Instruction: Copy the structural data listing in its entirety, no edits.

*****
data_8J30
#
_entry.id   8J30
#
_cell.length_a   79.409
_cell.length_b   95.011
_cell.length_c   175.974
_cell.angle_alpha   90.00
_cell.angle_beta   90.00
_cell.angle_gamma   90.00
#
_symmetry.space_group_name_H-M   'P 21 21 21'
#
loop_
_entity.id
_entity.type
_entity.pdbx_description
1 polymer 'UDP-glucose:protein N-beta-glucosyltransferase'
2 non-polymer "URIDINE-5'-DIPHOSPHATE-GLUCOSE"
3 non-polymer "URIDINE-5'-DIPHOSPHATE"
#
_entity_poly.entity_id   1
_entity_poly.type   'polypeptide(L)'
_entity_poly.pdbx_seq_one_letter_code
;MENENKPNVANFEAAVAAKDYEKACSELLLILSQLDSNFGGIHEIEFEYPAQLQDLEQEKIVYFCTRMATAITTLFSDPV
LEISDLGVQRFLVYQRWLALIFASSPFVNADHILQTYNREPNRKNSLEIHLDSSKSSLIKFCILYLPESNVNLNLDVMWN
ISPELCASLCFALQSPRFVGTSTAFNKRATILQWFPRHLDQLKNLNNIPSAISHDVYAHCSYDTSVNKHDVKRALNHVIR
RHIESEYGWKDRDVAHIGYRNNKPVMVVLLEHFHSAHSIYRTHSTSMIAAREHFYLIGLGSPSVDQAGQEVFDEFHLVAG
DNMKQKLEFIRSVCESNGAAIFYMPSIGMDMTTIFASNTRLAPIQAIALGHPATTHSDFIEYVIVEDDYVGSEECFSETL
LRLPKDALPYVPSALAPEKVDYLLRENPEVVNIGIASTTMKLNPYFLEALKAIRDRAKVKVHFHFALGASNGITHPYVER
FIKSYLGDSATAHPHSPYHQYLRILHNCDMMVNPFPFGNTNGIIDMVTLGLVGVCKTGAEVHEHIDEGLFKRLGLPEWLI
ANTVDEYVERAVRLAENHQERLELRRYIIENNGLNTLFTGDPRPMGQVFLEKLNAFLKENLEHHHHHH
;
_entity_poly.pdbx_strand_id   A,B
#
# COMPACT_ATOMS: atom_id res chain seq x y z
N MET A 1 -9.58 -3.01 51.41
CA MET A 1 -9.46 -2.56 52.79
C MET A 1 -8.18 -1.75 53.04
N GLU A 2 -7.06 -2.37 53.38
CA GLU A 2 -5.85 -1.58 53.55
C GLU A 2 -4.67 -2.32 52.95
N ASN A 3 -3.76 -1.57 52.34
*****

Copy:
data_8J30
#
_entry.id   8J30
#
_cell.length_a   79.409
_cell.length_b   95.011
_cell.length_c   175.974
_cell.angle_alpha   90.00
_cell.angle_beta   90.00
_cell.angle_gamma   90.00
#
_symmetry.space_group_name_H-M   'P 21 21 21'
#
loop_
_entity.id
_entity.type
_entity.pdbx_description
1 polymer 'UDP-glucose:protein N-beta-glucosyltransferase'
2 non-polymer "URIDINE-5'-DIPHOSPHATE-GLUCOSE"
3 non-polymer "URIDINE-5'-DIPHOSPHATE"
#
_entity_poly.entity_id   1
_entity_poly.type   'polypeptide(L)'
_entity_poly.pdbx_seq_one_letter_code
;MENENKPNVANFEAAVAAKDYEKACSELLLILSQLDSNFGGIHEIEFEYPAQLQDLEQEKIVYFCTRMATAITTLFSDPV
LEISDLGVQRFLVYQRWLALIFASSPFVNADHILQTYNREPNRKNSLEIHLDSSKSSLIKFCILYLPESNVNLNLDVMWN
ISPELCASLCFALQSPRFVGTSTAFNKRATILQWFPRHLDQLKNLNNIPSAISHDVYAHCSYDTSVNKHDVKRALNHVIR
RHIESEYGWKDRDVAHIGYRNNKPVMVVLLEHFHSAHSIYRTHSTSMIAAREHFYLIGLGSPSVDQAGQEVFDEFHLVAG
DNMKQKLEFIRSVCESNGAAIFYMPSIGMDMTTIFASNTRLAPIQAIALGHPATTHSDFIEYVIVEDDYVGSEECFSETL
LRLPKDALPYVPSALAPEKVDYLLRENPEVVNIGIASTTMKLNPYFLEALKAIRDRAKVKVHFHFALGASNGITHPYVER
FIKSYLGDSATAHPHSPYHQYLRILHNCDMMVNPFPFGNTNGIIDMVTLGLVGVCKTGAEVHEHIDEGLFKRLGLPEWLI
ANTVDEYVERAVRLAENHQERLELRRYIIENNGLNTLFTGDPRPMGQVFLEKLNAFLKENLEHHHHHH
;
_entity_poly.pdbx_strand_id   A,B
#
# COMPACT_ATOMS: atom_id res chain seq x y z
N MET A 1 -9.58 -3.01 51.41
CA MET A 1 -9.46 -2.56 52.79
C MET A 1 -8.18 -1.75 53.04
N GLU A 2 -7.06 -2.37 53.38
CA GLU A 2 -5.85 -1.58 53.55
C GLU A 2 -4.67 -2.32 52.95
N ASN A 3 -3.76 -1.57 52.34